Manufacturing can be loosely divided into those activities carried out by the production engineer and those completed by the industrial engineer. The production engineer is primarily concerned with machines and processes required to produce the desired part(s), while the industrial engineer handles the necessary management and organization activities. In this course, we will focus on the production engineering aspects of manufacturing.

**ME 645 Hydrodynamic Instability**(3)

Theory of hydrodynamic instability. Stability of shear flows, rotating flows, boundary layer, two fluid flows, capillary instability, convective/absolute stability. Normal mode analysis, energy theory of stability, linear stability analysis. Raleigh-Benard, Taylor, Raleigh-Taylor, Kevin-Helmholtz, Gortler instability. Orr-Sommerfeld equation, bifurcation theory, and transition to turbulence.

(DE) Prerequisite(s): 540 and 542.

## Microbiology

**Departmental Liaison: Dr. Igor Jouline ( )**

### Courses

**MICR 540 Genomics and Bioinformatics**(3)

Fundamentals of a new scientific discipline based on sequencing genomes (entire DNA) of individual organisms. Goals, principles and types of genome analysis are covered in a traditional lecture course. Computational tools for genome analysis (bioinformatics) are presented in both lecture and hands-on (computer-laboratory) settings.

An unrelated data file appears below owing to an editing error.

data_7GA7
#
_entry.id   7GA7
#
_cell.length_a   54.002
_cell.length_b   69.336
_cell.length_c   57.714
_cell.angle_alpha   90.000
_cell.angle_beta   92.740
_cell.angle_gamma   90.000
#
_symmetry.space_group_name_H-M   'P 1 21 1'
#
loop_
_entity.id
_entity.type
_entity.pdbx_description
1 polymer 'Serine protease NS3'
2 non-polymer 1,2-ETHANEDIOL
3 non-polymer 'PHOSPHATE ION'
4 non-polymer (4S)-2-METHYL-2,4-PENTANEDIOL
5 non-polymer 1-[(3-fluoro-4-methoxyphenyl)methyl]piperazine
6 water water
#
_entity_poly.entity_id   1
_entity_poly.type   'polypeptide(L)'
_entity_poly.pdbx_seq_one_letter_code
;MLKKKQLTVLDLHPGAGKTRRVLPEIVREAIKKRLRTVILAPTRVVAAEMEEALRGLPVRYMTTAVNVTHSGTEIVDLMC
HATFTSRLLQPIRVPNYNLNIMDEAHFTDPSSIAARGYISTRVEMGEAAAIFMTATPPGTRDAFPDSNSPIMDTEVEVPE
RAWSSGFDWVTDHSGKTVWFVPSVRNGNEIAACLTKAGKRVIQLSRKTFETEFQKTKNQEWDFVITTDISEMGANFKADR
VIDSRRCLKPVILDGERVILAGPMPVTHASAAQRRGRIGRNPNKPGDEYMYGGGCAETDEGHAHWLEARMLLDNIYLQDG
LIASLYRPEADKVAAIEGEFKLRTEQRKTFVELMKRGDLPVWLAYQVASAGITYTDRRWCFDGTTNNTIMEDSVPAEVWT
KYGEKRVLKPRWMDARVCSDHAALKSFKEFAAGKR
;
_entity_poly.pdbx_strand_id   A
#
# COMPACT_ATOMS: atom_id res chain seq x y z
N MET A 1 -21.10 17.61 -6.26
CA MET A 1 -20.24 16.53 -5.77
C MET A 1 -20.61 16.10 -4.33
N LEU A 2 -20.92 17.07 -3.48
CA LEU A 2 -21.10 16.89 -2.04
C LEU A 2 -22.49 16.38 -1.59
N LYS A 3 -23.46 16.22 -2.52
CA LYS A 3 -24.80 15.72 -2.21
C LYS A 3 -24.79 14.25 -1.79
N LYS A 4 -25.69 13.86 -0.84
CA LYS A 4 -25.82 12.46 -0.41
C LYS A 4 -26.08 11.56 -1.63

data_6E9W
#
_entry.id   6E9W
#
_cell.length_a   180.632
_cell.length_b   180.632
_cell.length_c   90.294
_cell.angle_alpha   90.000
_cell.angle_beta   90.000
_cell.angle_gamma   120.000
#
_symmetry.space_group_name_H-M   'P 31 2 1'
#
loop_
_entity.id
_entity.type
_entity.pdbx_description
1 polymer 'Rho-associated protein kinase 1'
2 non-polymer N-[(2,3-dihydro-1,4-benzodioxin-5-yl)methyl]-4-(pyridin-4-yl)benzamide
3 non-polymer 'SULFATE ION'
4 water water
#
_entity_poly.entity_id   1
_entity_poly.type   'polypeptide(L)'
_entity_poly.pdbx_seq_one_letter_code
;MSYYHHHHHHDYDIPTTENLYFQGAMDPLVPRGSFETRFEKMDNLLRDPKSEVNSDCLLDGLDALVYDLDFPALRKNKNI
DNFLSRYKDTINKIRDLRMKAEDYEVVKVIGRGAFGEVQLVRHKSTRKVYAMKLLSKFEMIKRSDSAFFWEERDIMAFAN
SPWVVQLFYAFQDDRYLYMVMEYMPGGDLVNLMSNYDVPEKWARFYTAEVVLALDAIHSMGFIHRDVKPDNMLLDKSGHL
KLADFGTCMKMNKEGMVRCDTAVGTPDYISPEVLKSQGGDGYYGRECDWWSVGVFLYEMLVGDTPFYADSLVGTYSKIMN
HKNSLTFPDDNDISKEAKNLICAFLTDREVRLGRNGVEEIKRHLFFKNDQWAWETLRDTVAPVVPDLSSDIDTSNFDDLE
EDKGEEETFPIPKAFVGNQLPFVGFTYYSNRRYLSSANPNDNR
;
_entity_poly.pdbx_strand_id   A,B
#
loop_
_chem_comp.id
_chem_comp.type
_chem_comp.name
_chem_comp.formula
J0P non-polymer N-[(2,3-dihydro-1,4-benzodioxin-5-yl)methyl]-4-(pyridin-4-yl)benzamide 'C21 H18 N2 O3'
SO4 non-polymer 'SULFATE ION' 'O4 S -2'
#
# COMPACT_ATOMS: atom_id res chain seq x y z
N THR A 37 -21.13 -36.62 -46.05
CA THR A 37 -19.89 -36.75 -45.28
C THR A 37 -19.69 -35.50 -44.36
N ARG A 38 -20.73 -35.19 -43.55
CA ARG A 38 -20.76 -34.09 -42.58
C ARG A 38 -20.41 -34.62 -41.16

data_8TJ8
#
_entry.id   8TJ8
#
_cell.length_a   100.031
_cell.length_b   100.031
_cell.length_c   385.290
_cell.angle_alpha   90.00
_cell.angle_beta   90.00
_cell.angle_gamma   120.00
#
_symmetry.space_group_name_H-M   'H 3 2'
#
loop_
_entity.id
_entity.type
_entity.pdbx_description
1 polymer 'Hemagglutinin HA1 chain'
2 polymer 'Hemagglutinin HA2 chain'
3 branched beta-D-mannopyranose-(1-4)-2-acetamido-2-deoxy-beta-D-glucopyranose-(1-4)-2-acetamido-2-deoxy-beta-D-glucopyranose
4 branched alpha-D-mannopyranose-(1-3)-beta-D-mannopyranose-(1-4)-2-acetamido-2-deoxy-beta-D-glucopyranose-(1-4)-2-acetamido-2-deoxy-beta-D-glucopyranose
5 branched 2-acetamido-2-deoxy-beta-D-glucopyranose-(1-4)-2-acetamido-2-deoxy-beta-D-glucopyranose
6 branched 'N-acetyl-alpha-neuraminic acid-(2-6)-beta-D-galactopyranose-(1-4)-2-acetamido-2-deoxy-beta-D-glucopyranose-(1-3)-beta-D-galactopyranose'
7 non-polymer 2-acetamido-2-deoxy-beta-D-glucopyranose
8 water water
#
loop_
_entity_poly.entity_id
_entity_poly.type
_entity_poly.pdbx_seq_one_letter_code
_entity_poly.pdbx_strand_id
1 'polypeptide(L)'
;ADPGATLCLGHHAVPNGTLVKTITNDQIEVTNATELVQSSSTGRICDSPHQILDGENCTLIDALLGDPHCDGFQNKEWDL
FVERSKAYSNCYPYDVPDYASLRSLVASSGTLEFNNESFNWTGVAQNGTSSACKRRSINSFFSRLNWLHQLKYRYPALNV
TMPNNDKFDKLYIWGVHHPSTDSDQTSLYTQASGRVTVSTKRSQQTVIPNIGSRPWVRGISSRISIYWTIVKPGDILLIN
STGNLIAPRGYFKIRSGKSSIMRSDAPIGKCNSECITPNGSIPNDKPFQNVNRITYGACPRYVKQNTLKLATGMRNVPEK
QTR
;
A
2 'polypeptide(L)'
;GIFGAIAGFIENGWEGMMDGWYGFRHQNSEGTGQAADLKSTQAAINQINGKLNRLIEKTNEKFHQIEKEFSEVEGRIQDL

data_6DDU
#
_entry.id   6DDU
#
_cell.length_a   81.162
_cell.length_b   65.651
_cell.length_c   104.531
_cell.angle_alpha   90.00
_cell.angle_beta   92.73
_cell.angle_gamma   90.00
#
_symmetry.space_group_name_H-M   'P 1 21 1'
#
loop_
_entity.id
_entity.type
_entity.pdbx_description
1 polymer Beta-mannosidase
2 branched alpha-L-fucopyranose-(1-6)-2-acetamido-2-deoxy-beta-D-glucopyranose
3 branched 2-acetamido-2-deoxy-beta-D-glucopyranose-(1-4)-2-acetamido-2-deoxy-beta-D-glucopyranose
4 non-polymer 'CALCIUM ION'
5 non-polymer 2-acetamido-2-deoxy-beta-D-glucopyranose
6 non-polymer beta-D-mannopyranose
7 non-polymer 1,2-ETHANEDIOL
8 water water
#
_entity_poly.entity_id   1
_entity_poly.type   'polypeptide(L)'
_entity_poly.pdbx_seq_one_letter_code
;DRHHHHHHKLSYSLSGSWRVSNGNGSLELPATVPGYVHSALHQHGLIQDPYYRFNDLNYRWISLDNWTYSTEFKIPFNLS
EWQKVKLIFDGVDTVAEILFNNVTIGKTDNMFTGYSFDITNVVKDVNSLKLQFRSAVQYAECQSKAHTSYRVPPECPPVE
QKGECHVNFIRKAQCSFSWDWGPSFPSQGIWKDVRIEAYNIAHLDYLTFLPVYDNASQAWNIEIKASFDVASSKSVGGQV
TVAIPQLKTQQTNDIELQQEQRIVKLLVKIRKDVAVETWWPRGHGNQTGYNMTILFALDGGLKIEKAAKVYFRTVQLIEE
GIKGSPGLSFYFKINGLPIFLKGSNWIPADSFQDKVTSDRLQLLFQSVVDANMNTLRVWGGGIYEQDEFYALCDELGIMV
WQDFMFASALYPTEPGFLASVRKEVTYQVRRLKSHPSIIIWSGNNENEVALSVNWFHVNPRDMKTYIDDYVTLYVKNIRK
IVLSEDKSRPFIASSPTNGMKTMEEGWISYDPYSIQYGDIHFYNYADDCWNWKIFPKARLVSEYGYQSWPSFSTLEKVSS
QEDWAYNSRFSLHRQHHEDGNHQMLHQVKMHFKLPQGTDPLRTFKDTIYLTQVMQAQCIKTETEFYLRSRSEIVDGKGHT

**MICR 670 Advanced Topics in Environmental Microbiology**(1-3)

IGMCS eligibility is subject to course topic. Section numbers of eligible courses will be listed as they become available.

Repeatability: May be repeated. Maximum 12 hours.

Registration Permission: Consent of instructor.

## Nuclear Engineering

**Departmental Liaison: Dr. Ivan Maldonado ( )**

### Courses

**NE 470 Nuclear Reactor Theory I**(3)

Fundamentals of reactor physics relative to cross sections kinematics of elastic scattering, reactor kinetics, reactor systems, and nuclear data. Analytical and numerical methods applicable to general criticality problems, eigenvalue searches, perturbation theory, and the multigroup diffusion equations.

**NE 571 Reactor Theory and Design**(3)